Recovering Rent Arrears – Frequently Asked Questions

Faye Craggs, a Solicitor with 10 years of Landlord and Tenant litigation experience, is part of Terry Jones Solicitors’ dedicated Landlord and Tenant team and assists Landlords with Private Rental Sector enquiries with specific expertise in the recovery of possession of property and rent arrears.

What is the first thing I should do if rent is not paid?

Speak to the Tenant; whether this is by text, phone call, email or a request to meet them in person. Opening a dialogue early on helps you to understand the issue but also lets the Tenant know that the late payment has been noted and will not be permitted.

How do I start the eviction process?

Serving a section 8 notice is the first step to evicting Tenants for rent arrears. This is a two week notice and should be served upon all Tenants. We also advise sending a copy to any Guarantors.   There may be alternative options if the original term of the AST has expired.  

 Am I able to serve the section 8 notice myself?

Yes, however it is important to ensure the notice is valid and that service can be proved.  Any invalidity may lead to a Court claim being dismissed and thus costing a landlord time delay, loss of costs paid for the claim and possible further loss of rent. If you have any doubts you should seek legal advice.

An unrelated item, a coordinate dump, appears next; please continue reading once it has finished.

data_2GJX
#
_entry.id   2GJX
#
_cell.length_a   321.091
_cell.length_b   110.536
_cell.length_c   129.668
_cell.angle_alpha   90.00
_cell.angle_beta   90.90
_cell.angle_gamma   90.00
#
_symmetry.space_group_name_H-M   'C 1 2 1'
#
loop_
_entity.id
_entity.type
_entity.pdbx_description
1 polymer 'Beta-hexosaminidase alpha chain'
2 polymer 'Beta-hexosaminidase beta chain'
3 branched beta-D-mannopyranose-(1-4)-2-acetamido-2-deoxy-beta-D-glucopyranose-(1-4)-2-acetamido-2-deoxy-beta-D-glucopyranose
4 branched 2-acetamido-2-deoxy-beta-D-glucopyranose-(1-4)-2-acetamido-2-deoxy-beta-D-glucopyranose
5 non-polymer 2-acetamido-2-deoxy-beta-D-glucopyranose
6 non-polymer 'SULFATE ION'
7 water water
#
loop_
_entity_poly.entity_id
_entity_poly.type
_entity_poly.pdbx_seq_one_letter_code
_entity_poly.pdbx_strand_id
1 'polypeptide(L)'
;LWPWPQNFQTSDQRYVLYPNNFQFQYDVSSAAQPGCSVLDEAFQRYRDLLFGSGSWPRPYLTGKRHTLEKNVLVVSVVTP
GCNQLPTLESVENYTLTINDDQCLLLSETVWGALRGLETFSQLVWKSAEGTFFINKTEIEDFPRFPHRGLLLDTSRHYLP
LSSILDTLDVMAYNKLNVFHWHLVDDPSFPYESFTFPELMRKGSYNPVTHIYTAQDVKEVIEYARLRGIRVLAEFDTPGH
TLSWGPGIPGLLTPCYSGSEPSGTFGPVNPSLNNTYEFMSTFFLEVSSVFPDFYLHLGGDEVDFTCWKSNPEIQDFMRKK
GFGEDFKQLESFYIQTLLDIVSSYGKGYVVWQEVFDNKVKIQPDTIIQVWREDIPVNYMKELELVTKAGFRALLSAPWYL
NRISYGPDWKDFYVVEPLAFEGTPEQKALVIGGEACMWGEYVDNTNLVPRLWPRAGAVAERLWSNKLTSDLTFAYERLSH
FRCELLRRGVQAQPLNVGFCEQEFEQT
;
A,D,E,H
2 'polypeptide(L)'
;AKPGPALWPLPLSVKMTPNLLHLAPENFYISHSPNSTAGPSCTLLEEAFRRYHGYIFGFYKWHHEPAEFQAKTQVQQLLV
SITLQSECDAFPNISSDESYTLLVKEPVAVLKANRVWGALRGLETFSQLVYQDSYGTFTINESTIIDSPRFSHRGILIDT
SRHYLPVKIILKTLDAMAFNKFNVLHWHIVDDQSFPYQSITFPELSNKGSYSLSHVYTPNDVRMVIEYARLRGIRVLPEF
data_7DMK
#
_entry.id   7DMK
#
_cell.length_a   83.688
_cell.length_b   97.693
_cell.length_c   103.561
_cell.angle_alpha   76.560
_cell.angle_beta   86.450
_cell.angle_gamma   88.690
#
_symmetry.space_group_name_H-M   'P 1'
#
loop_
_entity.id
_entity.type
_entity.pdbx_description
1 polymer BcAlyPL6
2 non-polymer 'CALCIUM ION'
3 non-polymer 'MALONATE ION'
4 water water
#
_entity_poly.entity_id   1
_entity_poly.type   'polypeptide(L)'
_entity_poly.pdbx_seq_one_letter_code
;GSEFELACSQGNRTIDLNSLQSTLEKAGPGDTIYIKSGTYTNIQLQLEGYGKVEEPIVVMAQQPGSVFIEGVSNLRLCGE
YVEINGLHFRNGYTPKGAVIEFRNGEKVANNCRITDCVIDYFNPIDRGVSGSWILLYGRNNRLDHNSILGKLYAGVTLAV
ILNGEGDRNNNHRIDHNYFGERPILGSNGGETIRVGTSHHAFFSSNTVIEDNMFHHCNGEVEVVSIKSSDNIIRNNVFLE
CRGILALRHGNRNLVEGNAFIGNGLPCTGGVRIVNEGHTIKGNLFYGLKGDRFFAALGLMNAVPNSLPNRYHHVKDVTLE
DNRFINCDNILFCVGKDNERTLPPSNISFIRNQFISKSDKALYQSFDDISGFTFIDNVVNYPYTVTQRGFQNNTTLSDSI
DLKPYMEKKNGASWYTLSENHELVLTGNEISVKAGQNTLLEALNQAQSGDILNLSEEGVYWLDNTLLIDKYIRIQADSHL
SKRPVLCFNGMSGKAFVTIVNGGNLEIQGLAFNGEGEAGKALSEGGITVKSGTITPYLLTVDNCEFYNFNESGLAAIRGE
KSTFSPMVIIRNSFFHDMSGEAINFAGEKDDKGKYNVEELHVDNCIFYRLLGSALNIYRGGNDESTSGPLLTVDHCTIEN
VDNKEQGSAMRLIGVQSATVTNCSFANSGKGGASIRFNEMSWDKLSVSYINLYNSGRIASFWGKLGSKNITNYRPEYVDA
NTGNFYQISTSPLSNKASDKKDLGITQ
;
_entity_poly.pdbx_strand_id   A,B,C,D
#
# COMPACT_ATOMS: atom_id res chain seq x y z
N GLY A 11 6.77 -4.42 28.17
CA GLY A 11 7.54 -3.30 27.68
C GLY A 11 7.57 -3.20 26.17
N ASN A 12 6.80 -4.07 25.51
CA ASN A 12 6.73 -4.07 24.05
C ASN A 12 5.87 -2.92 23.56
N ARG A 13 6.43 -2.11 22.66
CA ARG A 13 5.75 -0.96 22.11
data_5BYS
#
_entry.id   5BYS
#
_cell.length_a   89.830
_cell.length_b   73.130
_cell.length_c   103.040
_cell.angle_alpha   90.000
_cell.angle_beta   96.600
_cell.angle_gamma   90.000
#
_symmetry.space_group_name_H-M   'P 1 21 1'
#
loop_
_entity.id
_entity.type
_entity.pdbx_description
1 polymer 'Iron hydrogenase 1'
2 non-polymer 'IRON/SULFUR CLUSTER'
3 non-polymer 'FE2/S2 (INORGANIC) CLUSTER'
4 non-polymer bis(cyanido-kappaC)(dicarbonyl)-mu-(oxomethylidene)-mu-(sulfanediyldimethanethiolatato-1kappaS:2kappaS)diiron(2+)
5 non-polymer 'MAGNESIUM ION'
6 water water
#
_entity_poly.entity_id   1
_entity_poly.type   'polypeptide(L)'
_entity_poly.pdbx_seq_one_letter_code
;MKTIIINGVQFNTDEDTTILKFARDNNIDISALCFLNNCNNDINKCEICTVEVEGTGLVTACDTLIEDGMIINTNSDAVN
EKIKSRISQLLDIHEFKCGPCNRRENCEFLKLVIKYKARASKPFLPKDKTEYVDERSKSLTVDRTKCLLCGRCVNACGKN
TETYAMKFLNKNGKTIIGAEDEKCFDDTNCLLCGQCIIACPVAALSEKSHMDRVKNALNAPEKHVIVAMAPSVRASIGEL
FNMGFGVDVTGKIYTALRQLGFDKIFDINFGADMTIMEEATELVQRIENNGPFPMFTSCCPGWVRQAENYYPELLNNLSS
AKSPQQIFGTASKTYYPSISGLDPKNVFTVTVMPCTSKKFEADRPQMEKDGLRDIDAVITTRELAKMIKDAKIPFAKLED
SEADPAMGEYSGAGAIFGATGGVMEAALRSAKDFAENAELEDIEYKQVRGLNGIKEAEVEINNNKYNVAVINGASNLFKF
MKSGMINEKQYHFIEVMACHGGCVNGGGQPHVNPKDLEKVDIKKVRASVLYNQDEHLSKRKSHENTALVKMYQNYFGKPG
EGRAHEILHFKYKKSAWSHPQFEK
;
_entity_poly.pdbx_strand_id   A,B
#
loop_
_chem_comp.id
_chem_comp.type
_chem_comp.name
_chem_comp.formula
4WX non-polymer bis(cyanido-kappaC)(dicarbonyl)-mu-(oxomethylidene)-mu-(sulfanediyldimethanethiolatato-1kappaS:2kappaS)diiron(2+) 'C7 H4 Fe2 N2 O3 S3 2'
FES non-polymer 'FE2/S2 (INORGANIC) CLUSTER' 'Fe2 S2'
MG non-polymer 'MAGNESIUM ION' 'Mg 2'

Do I need two months’ rent arrears in order to serve a Ssction 8 notice?

No. You can serve a Section 8 notice when you have less than two months rent arrears relying upon Grounds 10 and 11 (persistent delay in paying rent).  However these are only discretionary grounds for possession and so the Court have discretion whether or not to grant a possession order and may not do so.  Most Landlords will therefore wait until they have two months rent arrears so that they can rely upon Ground 8 which is a mandatory ground for possession, and therefore represents a much more robust claim.    

What do I do if the Tenants do not voluntarily vacate upon expiry of the notice?

The next step would be to issue Court proceedings seeking an Order for Possession and Judgment for the rent arrears by lodging the relevant claim form at the court and paying the appropriate fee

What are the Court fees?

The fees are currently £355.00, if you issue proceedings by paper, or £325.00 if you issue using the online Possession Claims On-line system.  If you ultimately have to issue a warrant and instruct the County Court Bailiffs to evict the Tenants the cost is currently £121.00.

Can I avoid going to Court?

If the Tenants do not voluntarily vacate then you must obtain a Court Order to secure possession of the property. Failure to do so will mean that any eviction is unlawful.   Any unlawful eviction caries with it potential criminal sanctions and may give rise to rights of the tenants whom have been evicted to claim damages from the landlords. 

What is the one tip you would give a Landlord who has Tenants in rent arrears?

Act quickly and follow the process carefully. Every month you delay action because a Tenant makes promises is another months’ lost rent. There are plenty of good Tenants out there for you to waste time and lose money on a bad one.

What can I do if I require your advice?

Contact our offices and ask to speak to Faye Craggs or another member of the dedicated Landlord and Tenant team. 01743 218450 / faye.craggs@terry-jones.co.uk

 

 

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